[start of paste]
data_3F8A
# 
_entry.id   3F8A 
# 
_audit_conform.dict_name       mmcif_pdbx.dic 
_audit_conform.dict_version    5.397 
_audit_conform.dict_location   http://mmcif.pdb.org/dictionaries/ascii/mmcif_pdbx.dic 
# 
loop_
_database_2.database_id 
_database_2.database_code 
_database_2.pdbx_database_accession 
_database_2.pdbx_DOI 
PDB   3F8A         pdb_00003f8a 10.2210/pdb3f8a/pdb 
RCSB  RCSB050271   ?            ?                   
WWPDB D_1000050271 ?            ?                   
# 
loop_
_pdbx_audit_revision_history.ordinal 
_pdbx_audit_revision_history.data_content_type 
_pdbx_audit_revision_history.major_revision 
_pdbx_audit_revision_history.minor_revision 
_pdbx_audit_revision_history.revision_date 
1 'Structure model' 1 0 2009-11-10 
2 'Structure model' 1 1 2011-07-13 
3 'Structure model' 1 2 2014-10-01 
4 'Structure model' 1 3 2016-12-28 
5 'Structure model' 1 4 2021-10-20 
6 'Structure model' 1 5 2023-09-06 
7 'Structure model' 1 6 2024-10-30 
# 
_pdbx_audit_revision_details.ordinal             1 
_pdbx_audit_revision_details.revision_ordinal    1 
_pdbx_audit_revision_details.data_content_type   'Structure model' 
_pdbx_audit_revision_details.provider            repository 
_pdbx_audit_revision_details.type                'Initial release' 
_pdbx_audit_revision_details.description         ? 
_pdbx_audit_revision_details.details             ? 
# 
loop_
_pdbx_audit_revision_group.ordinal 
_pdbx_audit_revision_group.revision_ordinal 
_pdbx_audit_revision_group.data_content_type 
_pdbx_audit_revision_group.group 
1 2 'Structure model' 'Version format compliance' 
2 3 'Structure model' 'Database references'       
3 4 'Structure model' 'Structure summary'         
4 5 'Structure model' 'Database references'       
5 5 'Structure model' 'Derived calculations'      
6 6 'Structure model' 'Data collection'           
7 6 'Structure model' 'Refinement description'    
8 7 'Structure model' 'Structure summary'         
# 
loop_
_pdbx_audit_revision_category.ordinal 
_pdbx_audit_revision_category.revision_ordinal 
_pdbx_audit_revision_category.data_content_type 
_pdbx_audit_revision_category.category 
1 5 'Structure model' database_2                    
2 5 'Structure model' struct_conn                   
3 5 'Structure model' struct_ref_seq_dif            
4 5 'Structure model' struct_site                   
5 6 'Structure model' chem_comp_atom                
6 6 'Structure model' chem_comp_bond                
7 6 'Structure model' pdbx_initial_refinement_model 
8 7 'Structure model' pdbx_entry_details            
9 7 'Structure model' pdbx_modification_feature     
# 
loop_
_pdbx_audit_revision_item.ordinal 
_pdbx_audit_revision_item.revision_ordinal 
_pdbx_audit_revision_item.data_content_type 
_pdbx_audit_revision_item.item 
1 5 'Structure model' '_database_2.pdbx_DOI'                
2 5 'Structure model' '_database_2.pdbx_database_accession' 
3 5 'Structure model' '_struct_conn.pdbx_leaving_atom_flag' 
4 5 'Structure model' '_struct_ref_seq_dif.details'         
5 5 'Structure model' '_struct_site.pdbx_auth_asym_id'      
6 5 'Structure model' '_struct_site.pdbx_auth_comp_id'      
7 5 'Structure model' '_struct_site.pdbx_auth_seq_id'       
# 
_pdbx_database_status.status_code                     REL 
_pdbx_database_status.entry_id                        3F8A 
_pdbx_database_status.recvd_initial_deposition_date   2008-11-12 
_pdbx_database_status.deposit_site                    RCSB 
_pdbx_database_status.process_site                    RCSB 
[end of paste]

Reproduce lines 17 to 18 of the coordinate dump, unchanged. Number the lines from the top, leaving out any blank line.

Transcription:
# 
loop_